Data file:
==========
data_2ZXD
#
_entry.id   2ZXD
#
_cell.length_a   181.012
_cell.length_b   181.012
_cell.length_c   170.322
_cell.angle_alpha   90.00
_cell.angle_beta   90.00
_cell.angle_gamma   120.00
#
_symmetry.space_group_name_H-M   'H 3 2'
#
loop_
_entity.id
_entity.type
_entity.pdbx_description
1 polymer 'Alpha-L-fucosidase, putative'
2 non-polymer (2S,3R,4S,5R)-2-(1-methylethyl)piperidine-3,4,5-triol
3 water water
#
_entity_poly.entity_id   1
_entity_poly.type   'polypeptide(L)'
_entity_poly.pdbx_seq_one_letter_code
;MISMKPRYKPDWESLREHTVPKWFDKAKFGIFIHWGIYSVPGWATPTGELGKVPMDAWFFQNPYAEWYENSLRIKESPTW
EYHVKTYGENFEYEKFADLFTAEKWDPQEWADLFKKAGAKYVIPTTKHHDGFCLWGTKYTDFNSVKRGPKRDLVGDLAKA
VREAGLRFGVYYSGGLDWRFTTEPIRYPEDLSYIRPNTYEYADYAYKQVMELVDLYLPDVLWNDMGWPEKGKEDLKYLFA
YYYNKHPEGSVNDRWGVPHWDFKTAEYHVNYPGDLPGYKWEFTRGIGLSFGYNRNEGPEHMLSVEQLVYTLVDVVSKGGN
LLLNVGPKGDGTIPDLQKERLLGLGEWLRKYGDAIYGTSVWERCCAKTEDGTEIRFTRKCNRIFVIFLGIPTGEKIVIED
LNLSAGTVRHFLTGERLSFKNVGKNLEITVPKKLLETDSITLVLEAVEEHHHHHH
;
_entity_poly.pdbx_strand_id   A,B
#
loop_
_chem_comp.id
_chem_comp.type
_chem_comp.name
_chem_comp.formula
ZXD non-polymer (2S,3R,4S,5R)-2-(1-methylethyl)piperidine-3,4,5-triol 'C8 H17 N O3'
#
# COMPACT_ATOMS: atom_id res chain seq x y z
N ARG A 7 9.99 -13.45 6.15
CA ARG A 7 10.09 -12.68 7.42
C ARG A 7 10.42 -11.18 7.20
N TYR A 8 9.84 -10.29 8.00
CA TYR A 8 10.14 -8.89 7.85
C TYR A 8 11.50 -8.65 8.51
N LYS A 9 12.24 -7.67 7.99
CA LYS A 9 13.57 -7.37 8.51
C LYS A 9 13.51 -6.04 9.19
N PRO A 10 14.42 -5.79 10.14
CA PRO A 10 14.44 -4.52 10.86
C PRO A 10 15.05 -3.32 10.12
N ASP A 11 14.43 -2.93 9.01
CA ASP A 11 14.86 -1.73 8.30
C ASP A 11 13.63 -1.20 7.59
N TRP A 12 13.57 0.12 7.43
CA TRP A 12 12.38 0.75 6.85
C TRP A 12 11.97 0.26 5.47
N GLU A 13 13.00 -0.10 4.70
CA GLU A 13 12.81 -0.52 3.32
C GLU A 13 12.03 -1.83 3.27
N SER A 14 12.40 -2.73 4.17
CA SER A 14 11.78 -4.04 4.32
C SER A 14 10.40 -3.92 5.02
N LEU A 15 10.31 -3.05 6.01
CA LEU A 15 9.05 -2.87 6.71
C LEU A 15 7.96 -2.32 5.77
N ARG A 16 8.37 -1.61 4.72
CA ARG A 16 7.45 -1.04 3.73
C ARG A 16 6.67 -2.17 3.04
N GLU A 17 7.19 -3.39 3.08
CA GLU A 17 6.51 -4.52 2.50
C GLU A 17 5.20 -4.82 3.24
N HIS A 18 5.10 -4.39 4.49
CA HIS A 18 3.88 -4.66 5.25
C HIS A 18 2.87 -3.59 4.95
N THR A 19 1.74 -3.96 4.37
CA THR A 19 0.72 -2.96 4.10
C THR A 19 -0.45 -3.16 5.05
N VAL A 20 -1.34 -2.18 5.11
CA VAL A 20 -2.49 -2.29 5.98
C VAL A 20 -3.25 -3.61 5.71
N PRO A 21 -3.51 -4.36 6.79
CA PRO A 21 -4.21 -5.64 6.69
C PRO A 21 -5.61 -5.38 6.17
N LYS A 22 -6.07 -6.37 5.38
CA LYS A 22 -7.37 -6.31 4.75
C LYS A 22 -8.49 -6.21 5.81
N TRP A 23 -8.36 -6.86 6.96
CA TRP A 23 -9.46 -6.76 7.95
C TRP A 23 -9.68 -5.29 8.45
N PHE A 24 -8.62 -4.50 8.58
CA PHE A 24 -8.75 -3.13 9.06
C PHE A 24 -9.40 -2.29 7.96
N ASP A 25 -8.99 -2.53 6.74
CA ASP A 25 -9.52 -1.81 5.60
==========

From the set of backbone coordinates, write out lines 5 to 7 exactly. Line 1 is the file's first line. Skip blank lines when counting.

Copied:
_cell.length_a   181.012
_cell.length_b   181.012
_cell.length_c   170.322